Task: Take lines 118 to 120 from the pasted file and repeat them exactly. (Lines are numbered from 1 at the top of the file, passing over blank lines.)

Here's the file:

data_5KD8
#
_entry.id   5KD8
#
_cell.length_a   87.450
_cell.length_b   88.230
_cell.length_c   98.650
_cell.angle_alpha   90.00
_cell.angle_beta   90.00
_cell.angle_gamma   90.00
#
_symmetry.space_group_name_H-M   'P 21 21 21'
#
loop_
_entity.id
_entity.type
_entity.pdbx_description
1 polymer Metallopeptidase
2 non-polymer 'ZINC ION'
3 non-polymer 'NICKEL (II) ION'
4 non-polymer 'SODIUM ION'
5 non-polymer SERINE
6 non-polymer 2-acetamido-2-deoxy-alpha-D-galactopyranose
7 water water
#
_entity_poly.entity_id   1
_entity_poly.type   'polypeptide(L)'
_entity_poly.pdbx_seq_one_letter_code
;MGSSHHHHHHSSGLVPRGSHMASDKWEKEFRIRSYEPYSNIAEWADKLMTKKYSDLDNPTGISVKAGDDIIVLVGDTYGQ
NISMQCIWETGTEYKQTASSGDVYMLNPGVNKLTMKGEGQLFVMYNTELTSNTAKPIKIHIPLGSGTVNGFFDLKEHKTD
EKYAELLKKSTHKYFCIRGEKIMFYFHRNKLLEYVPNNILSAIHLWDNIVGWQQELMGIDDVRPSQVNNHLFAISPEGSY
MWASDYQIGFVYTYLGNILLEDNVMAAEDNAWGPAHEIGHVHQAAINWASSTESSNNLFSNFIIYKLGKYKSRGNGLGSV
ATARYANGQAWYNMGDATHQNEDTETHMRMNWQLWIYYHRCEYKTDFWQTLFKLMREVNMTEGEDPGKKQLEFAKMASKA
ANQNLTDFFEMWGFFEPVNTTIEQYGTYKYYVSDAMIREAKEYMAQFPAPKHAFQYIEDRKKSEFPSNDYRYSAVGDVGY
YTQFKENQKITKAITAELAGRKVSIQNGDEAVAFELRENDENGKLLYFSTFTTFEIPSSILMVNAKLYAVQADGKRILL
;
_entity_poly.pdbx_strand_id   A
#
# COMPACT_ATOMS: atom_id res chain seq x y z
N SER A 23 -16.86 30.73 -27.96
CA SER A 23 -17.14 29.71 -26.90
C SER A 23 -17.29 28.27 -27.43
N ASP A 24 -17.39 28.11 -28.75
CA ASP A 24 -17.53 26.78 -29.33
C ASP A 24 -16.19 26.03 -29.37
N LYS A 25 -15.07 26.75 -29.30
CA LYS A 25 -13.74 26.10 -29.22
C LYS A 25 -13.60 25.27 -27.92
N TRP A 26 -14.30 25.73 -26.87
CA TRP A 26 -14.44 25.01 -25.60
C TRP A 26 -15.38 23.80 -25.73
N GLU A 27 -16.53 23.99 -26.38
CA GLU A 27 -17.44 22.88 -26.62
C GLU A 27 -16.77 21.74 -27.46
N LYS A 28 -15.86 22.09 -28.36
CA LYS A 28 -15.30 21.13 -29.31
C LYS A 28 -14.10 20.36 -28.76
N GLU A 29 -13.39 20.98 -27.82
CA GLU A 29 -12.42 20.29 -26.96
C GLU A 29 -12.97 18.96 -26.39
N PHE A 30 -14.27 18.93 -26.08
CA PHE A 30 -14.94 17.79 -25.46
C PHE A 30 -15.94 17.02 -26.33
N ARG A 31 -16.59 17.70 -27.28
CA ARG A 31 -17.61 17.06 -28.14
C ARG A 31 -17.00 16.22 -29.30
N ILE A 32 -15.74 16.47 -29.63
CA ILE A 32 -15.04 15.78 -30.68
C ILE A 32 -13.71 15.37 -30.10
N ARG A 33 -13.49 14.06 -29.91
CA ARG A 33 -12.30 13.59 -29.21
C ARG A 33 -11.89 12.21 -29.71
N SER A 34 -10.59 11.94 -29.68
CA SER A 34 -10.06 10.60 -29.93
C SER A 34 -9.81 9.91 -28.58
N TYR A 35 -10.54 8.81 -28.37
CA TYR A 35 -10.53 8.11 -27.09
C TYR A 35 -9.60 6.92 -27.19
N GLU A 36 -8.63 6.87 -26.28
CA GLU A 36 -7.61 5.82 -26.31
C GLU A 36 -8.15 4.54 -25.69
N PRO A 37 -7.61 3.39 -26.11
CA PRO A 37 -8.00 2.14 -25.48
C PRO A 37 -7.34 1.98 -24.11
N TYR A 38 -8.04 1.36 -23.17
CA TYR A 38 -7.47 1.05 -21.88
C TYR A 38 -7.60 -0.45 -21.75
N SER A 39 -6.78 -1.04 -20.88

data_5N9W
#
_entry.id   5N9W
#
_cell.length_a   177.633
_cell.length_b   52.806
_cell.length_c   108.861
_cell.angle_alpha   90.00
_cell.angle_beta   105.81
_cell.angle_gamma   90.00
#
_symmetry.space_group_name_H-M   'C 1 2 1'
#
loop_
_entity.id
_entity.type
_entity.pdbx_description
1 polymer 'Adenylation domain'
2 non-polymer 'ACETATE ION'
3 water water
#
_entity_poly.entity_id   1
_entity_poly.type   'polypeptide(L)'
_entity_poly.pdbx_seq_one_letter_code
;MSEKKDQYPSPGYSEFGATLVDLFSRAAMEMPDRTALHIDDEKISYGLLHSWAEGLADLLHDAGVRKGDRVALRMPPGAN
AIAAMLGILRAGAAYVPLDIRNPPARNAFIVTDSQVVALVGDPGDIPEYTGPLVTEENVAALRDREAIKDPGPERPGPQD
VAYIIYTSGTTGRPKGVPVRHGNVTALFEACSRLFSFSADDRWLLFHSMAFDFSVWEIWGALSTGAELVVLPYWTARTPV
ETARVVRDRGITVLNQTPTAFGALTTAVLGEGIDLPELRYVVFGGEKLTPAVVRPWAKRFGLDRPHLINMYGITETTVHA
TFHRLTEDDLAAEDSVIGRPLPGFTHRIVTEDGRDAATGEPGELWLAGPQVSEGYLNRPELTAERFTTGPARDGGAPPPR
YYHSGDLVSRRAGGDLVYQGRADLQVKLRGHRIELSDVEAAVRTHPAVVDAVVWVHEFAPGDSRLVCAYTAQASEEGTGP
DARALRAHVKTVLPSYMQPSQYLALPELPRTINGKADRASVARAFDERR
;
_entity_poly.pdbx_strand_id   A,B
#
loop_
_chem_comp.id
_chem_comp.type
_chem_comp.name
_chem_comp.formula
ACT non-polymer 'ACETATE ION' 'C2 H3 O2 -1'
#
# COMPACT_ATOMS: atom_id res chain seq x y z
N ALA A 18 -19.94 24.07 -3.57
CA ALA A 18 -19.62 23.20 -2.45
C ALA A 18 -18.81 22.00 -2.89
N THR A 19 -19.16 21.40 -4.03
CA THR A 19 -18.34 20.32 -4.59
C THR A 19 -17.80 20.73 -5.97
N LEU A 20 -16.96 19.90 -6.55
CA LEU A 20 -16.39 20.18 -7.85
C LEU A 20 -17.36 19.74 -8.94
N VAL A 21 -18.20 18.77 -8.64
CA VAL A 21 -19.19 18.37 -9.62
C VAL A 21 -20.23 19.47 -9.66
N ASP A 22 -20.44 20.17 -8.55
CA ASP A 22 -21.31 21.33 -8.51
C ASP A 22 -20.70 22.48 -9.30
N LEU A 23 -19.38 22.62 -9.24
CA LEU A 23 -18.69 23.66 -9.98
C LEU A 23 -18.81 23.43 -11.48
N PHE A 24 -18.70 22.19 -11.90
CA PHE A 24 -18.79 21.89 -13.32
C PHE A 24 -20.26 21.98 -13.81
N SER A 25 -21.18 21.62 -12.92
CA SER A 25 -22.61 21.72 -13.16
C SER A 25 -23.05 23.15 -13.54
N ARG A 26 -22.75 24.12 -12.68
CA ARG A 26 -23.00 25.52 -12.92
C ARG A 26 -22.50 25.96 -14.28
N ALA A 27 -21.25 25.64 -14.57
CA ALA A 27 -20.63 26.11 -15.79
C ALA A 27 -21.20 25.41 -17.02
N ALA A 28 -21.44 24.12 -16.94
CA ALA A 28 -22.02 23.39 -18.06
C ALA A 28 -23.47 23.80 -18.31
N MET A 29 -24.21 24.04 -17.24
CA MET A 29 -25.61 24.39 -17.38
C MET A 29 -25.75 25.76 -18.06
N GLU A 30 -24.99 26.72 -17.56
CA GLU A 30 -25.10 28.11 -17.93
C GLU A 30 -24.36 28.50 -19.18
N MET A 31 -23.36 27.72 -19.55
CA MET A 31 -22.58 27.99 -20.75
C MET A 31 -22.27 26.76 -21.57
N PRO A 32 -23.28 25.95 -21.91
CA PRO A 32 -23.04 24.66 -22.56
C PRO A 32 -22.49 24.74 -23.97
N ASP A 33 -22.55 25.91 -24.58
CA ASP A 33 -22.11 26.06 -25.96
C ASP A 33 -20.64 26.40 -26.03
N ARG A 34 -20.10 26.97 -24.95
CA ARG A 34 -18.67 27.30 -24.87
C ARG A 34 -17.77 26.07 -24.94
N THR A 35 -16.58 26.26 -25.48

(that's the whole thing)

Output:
YYHSGDLVSRRAGGDLVYQGRADLQVKLRGHRIELSDVEAAVRTHPAVVDAVVWVHEFAPGDSRLVCAYTAQASEEGTGP
DARALRAHVKTVLPSYMQPSQYLALPELPRTINGKADRASVARAFDERR
;